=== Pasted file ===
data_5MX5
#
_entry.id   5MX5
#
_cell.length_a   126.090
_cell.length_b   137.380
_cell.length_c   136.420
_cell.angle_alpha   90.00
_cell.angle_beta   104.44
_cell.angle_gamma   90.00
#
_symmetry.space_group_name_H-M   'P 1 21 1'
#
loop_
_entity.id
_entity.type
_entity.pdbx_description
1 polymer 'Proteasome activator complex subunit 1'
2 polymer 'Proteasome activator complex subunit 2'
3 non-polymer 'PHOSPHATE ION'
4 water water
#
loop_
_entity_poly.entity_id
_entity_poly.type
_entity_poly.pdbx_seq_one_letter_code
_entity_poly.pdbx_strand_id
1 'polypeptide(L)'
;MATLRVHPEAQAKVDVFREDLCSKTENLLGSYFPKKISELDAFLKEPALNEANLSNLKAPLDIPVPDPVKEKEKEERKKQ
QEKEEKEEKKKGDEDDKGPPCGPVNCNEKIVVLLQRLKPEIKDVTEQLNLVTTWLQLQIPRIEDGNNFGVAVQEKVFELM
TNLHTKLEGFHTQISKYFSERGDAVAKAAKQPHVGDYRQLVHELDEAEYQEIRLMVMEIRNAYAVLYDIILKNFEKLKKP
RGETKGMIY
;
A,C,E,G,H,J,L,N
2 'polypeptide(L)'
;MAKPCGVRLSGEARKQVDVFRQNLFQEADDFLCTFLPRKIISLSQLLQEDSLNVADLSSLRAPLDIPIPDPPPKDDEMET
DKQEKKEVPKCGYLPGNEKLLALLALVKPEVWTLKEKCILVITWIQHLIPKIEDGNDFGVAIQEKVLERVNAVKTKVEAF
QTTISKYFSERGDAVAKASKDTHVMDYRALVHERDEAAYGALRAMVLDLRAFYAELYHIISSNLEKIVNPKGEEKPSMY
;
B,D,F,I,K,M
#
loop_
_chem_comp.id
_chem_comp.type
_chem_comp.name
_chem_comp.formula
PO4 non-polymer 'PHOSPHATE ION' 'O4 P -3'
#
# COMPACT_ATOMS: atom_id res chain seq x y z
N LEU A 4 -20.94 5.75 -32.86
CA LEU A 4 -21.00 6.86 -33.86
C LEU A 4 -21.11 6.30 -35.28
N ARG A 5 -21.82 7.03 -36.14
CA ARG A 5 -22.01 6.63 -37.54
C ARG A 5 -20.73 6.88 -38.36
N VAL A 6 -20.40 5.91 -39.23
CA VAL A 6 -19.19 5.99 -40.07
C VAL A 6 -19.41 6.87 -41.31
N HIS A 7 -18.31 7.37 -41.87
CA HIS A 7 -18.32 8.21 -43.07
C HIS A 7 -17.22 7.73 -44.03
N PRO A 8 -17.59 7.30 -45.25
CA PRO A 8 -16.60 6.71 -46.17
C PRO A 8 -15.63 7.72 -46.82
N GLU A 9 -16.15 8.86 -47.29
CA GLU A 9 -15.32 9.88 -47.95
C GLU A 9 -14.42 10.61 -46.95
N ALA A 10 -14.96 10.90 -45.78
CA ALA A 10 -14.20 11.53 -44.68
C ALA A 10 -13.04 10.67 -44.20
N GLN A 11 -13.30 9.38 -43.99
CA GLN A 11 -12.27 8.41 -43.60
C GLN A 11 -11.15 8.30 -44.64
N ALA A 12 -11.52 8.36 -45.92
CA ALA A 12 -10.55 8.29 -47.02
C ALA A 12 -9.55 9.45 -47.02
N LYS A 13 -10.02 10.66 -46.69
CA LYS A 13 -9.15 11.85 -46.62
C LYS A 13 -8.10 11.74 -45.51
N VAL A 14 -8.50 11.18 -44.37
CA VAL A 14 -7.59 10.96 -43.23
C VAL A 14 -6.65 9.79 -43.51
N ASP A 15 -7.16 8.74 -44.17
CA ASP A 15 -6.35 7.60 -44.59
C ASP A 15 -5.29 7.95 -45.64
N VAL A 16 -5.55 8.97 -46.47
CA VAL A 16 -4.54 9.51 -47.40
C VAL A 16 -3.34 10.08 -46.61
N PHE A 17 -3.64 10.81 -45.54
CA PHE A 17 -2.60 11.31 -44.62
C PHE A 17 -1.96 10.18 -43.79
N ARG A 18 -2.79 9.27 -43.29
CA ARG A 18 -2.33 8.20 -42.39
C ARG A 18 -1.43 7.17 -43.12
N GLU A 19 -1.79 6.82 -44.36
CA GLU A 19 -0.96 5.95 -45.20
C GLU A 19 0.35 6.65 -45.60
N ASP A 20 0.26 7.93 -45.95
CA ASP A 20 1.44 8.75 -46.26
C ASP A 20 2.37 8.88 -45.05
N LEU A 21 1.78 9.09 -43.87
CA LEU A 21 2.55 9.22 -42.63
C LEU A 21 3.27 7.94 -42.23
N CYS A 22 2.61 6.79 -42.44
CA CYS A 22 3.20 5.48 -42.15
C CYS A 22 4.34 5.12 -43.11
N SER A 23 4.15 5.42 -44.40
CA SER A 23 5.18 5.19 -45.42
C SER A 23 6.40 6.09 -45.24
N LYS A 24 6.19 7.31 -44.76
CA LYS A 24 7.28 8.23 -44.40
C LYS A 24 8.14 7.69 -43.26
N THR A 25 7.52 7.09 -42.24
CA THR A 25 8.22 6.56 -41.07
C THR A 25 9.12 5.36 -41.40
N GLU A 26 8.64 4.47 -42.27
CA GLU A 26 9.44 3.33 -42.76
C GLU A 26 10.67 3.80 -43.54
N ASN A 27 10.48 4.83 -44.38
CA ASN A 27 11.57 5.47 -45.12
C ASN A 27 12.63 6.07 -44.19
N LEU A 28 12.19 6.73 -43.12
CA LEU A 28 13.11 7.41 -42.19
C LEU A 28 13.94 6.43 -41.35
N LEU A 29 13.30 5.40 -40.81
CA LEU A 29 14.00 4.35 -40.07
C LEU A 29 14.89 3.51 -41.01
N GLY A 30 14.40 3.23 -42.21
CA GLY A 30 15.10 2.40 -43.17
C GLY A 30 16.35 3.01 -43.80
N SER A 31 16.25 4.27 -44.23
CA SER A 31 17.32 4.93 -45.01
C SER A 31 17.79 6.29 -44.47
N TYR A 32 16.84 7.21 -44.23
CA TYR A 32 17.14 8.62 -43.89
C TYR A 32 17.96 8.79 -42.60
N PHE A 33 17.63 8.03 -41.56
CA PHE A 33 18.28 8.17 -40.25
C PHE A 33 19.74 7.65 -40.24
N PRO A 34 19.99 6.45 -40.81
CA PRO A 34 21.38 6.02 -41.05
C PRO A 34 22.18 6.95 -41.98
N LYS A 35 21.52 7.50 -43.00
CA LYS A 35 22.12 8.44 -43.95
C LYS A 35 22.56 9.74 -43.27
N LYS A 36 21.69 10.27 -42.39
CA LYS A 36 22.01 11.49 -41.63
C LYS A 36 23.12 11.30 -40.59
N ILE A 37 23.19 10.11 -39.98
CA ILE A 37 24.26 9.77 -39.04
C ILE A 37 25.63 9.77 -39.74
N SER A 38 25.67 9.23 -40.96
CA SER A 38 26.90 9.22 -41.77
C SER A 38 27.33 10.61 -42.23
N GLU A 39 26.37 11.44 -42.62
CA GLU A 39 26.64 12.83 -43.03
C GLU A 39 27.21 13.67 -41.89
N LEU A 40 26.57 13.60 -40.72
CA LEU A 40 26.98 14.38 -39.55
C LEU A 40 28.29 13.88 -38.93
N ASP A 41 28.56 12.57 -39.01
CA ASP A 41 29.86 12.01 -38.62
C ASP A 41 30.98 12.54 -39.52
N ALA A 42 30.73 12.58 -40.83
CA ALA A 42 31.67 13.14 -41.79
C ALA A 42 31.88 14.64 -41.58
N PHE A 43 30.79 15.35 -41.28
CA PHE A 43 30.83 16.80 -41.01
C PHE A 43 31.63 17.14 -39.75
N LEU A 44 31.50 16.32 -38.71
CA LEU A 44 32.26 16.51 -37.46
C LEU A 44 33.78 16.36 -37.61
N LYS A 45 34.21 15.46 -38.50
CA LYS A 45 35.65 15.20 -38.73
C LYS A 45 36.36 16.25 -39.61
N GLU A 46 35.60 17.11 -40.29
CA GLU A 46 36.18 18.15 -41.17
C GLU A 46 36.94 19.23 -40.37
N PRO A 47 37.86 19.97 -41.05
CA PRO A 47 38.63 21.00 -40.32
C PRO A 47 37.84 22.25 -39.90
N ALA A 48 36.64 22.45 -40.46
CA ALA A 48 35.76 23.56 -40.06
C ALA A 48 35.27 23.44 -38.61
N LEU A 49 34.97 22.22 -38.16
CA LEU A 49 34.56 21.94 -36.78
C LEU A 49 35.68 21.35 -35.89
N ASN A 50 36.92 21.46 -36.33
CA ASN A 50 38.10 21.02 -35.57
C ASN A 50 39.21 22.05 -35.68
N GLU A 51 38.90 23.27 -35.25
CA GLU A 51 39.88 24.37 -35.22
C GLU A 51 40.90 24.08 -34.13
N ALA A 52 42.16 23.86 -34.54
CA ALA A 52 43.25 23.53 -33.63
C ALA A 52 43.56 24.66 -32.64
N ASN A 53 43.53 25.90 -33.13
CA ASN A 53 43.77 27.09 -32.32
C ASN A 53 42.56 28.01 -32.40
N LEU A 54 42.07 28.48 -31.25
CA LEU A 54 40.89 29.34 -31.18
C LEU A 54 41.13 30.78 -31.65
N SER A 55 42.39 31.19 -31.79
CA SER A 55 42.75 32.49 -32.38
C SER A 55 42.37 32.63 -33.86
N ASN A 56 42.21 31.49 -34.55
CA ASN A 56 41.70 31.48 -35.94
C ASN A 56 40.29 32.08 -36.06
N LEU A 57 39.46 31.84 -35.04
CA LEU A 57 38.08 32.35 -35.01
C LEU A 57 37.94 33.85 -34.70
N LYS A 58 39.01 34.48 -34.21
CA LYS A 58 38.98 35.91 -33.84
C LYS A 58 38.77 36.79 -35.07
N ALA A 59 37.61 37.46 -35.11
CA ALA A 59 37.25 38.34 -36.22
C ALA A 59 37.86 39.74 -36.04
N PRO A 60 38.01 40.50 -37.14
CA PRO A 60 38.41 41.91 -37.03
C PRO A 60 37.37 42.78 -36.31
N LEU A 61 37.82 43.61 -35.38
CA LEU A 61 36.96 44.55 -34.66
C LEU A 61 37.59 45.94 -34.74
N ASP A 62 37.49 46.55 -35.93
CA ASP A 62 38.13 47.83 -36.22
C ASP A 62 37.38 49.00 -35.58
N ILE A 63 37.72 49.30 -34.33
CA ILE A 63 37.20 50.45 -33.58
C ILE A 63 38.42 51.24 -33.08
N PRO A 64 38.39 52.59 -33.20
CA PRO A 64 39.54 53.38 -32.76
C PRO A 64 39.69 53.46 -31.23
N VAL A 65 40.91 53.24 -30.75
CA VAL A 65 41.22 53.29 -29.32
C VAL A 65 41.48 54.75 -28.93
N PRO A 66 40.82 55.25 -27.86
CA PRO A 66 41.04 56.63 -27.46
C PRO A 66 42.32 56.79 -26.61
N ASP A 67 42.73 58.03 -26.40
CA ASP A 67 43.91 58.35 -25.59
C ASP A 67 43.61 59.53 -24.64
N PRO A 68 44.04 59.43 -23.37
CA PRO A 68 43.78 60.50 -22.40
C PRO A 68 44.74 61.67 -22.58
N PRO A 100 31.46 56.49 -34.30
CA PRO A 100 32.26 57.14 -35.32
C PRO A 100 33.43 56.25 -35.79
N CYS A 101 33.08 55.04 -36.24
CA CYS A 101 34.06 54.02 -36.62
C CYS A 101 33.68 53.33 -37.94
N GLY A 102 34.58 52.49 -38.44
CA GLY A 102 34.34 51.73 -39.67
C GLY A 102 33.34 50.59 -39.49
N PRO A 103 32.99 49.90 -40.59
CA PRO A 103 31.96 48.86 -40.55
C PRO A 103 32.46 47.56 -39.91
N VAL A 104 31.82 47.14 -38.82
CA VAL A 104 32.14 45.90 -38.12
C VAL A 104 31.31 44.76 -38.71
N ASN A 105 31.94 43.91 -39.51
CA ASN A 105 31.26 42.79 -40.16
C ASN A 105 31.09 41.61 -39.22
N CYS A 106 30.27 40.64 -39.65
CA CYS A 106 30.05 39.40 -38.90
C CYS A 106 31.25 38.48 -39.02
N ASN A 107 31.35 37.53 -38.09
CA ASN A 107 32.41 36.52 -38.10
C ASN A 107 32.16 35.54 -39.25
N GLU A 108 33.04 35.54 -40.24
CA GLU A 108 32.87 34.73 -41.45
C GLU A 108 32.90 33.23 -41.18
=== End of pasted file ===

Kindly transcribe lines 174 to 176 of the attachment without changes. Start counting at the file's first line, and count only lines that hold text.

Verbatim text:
CA LYS A 45 35.65 15.20 -38.73
C LYS A 45 36.36 16.25 -39.61
N GLU A 46 35.60 17.11 -40.29